“People call and request me to sing ‘Bheega Bheega Sa Ye December Hai’. But with no rainfall in December, this song is losing relevance.”
Abrar says he would rather sing Bheega Bheega Ye February Hai (this rainy February) or Bheega Bheega Ye March Hai (this rainy March). He is open to singing these songs provided the weather does not shift further. He should consider holding back-to-back meetings with the Met department officials before singing a new song about the weather.
However, Pakistan ranks at the 135th position in the list of carbon-polluting countries. Some believe it shouldn’t care about increasing its emissions and should instead meet its energy requirements by installing coal-fired power plants, which will run on indigenous coal and some on imported coal, ignoring the renewable energy prospects in Pakistan. What our policymakers tend to ignore is that Pakistan already ranks 7th on the list of the most climate-affected countries and its vulnerability can further increase, if unsustainable development is preferred over low-carbon development.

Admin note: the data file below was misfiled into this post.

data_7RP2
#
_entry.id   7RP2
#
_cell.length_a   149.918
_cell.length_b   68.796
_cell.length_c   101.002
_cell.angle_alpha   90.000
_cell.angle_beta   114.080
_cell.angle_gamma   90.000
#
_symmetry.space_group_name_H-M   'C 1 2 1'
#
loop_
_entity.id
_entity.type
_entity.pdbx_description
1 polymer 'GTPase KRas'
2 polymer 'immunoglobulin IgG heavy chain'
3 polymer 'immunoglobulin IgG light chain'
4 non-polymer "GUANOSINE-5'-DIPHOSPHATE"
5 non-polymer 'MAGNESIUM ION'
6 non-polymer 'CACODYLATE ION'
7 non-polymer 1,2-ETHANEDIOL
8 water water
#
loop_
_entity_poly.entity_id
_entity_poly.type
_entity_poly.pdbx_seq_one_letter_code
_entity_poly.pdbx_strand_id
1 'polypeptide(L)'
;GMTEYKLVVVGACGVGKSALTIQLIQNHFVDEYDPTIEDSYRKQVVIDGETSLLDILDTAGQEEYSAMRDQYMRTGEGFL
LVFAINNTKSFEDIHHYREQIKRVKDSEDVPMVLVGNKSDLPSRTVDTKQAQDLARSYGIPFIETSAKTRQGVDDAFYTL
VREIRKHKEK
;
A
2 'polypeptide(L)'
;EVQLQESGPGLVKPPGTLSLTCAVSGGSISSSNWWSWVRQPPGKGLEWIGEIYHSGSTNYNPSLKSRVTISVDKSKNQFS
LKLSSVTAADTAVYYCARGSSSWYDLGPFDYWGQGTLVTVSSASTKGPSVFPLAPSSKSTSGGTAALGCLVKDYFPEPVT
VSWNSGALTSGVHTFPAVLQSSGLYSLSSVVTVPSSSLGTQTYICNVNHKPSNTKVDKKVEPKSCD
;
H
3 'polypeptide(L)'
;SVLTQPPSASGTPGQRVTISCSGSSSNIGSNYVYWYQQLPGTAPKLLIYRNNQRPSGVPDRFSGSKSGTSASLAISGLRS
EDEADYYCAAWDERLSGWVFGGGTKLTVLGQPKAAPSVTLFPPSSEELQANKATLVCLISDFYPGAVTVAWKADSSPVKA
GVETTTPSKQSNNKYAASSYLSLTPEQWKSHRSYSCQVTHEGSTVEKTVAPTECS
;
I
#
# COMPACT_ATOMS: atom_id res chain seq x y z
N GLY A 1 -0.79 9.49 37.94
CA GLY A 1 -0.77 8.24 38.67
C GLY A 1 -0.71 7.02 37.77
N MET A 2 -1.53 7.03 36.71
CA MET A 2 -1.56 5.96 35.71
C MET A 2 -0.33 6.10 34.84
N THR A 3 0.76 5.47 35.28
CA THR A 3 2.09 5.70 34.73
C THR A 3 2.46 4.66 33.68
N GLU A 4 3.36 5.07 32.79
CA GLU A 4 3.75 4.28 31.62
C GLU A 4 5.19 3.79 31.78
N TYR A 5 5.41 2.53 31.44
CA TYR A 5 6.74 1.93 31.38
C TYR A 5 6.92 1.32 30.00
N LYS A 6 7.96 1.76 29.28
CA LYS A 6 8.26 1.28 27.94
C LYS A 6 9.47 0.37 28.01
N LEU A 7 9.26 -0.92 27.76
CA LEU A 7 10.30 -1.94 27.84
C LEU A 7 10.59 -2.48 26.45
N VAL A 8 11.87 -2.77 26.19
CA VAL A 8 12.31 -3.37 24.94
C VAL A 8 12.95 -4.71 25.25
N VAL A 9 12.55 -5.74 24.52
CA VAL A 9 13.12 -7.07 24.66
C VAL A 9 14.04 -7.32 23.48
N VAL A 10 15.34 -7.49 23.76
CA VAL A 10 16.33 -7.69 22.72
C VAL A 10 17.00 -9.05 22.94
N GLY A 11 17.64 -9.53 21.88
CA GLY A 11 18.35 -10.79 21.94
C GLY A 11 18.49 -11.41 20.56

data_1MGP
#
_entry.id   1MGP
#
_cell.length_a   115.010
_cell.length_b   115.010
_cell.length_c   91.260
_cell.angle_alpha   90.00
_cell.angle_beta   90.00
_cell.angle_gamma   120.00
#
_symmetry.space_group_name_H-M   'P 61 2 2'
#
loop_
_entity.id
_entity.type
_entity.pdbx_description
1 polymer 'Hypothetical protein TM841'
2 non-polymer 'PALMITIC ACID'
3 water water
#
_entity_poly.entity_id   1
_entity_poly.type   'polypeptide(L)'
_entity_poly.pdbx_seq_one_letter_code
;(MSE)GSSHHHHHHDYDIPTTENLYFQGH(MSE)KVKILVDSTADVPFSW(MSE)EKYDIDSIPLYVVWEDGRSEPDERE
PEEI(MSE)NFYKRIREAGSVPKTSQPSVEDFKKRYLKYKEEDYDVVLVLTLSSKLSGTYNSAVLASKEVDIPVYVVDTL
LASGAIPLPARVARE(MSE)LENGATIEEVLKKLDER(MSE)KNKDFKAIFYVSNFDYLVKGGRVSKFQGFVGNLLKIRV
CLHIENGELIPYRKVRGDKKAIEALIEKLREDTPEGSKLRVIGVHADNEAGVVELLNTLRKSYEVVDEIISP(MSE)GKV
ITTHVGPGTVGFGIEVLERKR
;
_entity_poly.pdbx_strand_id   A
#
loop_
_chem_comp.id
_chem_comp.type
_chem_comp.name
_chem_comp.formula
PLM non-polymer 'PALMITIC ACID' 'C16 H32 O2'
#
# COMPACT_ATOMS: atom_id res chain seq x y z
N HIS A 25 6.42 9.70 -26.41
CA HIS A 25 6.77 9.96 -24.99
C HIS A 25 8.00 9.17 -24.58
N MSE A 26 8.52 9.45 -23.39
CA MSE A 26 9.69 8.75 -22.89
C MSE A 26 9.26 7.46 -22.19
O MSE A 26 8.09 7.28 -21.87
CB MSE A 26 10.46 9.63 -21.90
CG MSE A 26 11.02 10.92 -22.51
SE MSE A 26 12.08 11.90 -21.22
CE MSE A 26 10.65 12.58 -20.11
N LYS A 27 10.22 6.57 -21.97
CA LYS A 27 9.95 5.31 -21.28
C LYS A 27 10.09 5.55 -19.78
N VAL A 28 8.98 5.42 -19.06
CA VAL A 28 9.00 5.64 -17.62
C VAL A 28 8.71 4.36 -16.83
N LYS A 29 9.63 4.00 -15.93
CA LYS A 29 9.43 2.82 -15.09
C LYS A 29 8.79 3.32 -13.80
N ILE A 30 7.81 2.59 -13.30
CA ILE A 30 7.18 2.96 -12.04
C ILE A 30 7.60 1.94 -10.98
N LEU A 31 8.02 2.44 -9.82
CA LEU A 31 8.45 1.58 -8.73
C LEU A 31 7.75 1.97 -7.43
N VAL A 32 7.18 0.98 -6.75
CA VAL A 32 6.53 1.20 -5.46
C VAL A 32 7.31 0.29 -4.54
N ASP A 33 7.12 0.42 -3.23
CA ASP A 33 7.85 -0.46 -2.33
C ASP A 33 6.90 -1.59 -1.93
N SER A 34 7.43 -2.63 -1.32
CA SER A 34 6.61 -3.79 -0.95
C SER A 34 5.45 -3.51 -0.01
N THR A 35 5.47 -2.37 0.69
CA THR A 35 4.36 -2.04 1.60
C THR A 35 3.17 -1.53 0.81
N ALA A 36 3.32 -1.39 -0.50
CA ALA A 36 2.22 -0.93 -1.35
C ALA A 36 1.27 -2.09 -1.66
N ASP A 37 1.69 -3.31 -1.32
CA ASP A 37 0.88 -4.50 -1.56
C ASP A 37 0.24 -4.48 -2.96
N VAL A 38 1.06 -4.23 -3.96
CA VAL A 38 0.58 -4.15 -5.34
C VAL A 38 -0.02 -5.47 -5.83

We should not forget that last year temperatures increased to 1.1 degrees Centigrade above the pre-industrial levels. It is now an uphill task to limit changes in temperature to two degree Centigrade and, ideally, to 1.5 degree Centigrade, especially when the US has decided to pull out of the Paris climate agreement.
With the third-warmest January and second-warmest February taking place this year (according to Nasa’s Goddard Institute for Space Studies), it seems that greater political will is needed to deal with the climate anomalies or the situation could spiral out of control.
The writer is a freelance contributor with an interest in climate change, deforestation, food security and sustainable development.